John Lewis’ 2014 Christmas Advert Takes Home PETA Award For Computer-Generated Penguin

For Immediate Release:

11 November 2014


Ben Williamson +44 (0) 20 7837 6327, ext 229, [email protected]

Heart-Warming Ad Recognised for Preventing Animals From Being Abused in Entertainment Industry

London – The spotlight is on department store John Lewis, whose decision to use innovative computer-generated imagery (CGI) to create a stunningly life-like penguin in its much-anticipated high-profile Christmas ad campaign has earned the retailer PETA’s Compassionate Marketing Award. John Lewis and its advertising agency, adam&eveDDB, used exclusively willing human actors as well as CGI from the Moving Picture Company to create Monty, the penguin friend who comes to life in the imagination of a child.

“John Lewis’ decision to use computer-generated imagery for its latest TV advert, rather than using frustrated, tormented animals, puts it in line with other progressive and conscientious companies and spares penguins the stress of being treated as living props”, says PETA UK Director Mimi Bekhechi. “On-screen entertainment has progressed technologically as well as socially since the commercials of the 1970s, in which chimpanzees were forced to wear roller skates, carry pianos or pour tea from a pot. Slick creations such as this ad show that using actual animals, as well as being cruel, is utterly unnecessary.”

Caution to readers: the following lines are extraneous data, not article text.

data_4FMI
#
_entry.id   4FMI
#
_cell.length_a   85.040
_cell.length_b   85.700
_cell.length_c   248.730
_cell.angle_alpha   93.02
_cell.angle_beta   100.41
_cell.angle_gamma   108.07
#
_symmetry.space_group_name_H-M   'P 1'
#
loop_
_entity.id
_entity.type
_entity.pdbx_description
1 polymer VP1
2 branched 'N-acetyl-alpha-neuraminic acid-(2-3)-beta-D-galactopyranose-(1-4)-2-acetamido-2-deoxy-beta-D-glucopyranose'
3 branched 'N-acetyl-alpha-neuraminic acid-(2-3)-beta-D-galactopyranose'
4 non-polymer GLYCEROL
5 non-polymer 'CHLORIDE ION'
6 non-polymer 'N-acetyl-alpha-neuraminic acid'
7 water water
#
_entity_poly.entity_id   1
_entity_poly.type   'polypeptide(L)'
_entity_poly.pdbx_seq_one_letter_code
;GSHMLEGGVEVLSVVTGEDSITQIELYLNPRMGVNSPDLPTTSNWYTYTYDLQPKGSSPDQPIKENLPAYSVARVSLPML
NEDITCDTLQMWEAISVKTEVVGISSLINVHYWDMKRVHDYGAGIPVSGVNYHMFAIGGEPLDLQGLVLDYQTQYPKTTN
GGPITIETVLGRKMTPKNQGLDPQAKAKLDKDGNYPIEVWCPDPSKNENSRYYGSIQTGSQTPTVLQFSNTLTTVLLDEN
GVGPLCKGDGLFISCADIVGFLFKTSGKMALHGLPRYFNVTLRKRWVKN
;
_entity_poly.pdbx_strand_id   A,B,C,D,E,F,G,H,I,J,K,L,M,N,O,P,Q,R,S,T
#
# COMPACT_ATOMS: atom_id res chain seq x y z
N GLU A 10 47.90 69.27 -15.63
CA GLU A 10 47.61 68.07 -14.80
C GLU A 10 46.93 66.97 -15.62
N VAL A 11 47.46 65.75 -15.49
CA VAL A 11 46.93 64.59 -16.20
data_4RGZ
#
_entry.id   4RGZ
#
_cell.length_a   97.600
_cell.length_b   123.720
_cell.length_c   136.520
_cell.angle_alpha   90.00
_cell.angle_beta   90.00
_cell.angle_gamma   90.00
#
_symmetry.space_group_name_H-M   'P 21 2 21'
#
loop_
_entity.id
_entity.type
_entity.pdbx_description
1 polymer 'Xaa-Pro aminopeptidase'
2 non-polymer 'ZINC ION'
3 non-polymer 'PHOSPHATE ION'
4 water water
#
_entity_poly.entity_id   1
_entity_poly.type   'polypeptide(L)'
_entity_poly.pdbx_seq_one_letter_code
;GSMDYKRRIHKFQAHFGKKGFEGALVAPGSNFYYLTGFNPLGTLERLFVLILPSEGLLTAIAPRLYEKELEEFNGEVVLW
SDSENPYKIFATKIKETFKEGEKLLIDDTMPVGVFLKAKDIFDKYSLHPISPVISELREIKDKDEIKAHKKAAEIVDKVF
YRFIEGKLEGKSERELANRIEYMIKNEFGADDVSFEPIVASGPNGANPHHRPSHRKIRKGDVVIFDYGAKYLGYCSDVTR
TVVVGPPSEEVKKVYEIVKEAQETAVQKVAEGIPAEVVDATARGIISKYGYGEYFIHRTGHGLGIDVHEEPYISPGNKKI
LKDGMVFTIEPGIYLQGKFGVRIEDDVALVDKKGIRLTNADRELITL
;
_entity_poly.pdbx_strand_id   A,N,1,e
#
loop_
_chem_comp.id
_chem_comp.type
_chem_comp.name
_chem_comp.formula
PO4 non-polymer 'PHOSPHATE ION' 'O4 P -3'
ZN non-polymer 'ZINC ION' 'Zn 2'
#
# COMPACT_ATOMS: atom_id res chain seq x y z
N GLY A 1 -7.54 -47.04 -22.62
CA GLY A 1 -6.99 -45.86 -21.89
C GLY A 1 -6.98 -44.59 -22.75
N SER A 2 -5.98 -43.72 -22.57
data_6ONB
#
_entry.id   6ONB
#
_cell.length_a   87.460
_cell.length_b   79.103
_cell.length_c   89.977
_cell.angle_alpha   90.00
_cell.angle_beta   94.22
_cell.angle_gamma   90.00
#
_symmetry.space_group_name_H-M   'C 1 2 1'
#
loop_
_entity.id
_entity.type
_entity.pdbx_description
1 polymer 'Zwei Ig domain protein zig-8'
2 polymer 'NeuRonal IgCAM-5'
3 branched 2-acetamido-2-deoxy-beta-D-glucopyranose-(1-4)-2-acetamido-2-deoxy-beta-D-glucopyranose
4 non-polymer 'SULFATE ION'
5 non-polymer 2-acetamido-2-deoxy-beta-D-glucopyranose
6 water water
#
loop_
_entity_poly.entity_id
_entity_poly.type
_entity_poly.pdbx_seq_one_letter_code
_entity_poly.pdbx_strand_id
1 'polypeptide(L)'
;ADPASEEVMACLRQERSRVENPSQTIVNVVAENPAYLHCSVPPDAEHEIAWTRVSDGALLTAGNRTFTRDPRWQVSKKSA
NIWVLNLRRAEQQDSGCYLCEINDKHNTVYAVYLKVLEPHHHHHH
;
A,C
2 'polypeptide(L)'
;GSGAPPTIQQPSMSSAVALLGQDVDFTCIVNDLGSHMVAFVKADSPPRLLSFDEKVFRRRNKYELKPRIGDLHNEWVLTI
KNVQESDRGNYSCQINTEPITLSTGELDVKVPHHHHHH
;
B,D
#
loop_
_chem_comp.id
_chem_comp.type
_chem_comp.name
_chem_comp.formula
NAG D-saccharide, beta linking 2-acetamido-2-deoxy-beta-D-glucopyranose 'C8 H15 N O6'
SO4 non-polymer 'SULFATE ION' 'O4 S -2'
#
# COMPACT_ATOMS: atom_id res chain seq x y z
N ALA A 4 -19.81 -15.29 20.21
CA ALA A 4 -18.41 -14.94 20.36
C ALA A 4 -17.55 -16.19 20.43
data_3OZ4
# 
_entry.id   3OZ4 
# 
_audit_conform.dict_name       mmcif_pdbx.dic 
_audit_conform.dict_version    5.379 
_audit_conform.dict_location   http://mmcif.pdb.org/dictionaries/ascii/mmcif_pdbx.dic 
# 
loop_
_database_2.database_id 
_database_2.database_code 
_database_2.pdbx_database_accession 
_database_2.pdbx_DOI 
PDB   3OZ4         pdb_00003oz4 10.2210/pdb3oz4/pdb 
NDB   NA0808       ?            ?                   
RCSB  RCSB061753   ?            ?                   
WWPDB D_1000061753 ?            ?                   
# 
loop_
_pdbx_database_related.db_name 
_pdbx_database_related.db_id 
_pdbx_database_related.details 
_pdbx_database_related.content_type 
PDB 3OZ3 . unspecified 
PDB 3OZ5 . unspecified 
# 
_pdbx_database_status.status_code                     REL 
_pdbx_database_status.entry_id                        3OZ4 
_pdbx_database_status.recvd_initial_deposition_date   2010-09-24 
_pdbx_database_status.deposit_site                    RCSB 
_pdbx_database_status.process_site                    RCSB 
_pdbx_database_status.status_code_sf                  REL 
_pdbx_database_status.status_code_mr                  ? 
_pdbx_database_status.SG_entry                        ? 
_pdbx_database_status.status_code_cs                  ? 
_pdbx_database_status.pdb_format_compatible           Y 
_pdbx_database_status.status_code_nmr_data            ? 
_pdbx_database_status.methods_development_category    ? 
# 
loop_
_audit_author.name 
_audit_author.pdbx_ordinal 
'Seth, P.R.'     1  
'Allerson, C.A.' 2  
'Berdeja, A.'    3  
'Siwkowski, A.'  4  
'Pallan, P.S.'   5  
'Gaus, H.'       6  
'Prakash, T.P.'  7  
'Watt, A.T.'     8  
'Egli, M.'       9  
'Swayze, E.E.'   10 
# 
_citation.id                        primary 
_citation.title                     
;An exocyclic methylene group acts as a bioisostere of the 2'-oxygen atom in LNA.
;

Like all wild animals, penguins would naturally shun contact with humans. Being hauled around by commercial animal handlers to be used as props for appearances or filming is extremely stressful and can leave them agitated and frightened and with weakened immune systems. Recent films such as Darren Aronofsky’s Noah and Rupert Wyatt’s Rise of the Planet of the Apes have relied on computer-generated animals, as have award-winning television adverts featuring CGI meerkats.

A PETA US collaboration with ad giant BBDO and digital effects company The Mill resulted in “98% Human”, which highlighted how great apes used in ads, movies and television are forcibly taken from their mothers shortly after birth, causing irreversible psychological harm to both the mother and her baby. The spot, which was narrated by Oscar-winning actor Adrien Brody, won a Gold Lion for visual effects at the prestigious Cannes Lions awards. Dozens of agencies – including the top 10 advertisers in the US – have now agreed not to exploit apes for profit.

For more information on the exploitation of animals for entertainment, please visit